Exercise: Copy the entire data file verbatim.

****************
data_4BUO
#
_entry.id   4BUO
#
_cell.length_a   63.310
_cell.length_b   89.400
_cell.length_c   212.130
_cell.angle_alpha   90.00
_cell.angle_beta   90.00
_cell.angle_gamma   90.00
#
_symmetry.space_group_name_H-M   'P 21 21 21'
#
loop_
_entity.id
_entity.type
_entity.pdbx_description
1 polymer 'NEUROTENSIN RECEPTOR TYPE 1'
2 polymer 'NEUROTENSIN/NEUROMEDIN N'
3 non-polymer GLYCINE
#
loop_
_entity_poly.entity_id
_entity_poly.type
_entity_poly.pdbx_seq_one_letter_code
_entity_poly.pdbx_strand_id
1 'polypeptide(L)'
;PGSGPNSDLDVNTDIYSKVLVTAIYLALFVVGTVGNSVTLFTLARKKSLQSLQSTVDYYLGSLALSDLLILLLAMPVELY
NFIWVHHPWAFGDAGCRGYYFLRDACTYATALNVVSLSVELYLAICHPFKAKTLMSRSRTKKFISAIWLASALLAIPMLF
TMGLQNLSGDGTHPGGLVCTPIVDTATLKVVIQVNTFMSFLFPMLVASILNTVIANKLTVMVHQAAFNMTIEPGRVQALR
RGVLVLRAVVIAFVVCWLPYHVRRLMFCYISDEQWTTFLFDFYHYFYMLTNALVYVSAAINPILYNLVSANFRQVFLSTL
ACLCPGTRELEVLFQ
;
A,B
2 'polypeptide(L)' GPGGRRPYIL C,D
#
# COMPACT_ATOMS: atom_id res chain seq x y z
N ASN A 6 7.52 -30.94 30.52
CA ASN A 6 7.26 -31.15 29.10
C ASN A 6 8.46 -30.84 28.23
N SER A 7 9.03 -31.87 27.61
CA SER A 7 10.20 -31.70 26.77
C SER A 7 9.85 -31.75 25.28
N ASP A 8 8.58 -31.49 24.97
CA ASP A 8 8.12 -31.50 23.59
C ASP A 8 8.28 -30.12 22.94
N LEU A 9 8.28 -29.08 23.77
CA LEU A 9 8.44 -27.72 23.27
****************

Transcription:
data_4BUO
#
_entry.id   4BUO
#
_cell.length_a   63.310
_cell.length_b   89.400
_cell.length_c   212.130
_cell.angle_alpha   90.00
_cell.angle_beta   90.00
_cell.angle_gamma   90.00
#
_symmetry.space_group_name_H-M   'P 21 21 21'
#
loop_
_entity.id
_entity.type
_entity.pdbx_description
1 polymer 'NEUROTENSIN RECEPTOR TYPE 1'
2 polymer 'NEUROTENSIN/NEUROMEDIN N'
3 non-polymer GLYCINE
#
loop_
_entity_poly.entity_id
_entity_poly.type
_entity_poly.pdbx_seq_one_letter_code
_entity_poly.pdbx_strand_id
1 'polypeptide(L)'
;PGSGPNSDLDVNTDIYSKVLVTAIYLALFVVGTVGNSVTLFTLARKKSLQSLQSTVDYYLGSLALSDLLILLLAMPVELY
NFIWVHHPWAFGDAGCRGYYFLRDACTYATALNVVSLSVELYLAICHPFKAKTLMSRSRTKKFISAIWLASALLAIPMLF
TMGLQNLSGDGTHPGGLVCTPIVDTATLKVVIQVNTFMSFLFPMLVASILNTVIANKLTVMVHQAAFNMTIEPGRVQALR
RGVLVLRAVVIAFVVCWLPYHVRRLMFCYISDEQWTTFLFDFYHYFYMLTNALVYVSAAINPILYNLVSANFRQVFLSTL
ACLCPGTRELEVLFQ
;
A,B
2 'polypeptide(L)' GPGGRRPYIL C,D
#
# COMPACT_ATOMS: atom_id res chain seq x y z
N ASN A 6 7.52 -30.94 30.52
CA ASN A 6 7.26 -31.15 29.10
C ASN A 6 8.46 -30.84 28.23
N SER A 7 9.03 -31.87 27.61
CA SER A 7 10.20 -31.70 26.77
C SER A 7 9.85 -31.75 25.28
N ASP A 8 8.58 -31.49 24.97
CA ASP A 8 8.12 -31.50 23.59
C ASP A 8 8.28 -30.12 22.94
N LEU A 9 8.28 -29.08 23.77
CA LEU A 9 8.44 -27.72 23.27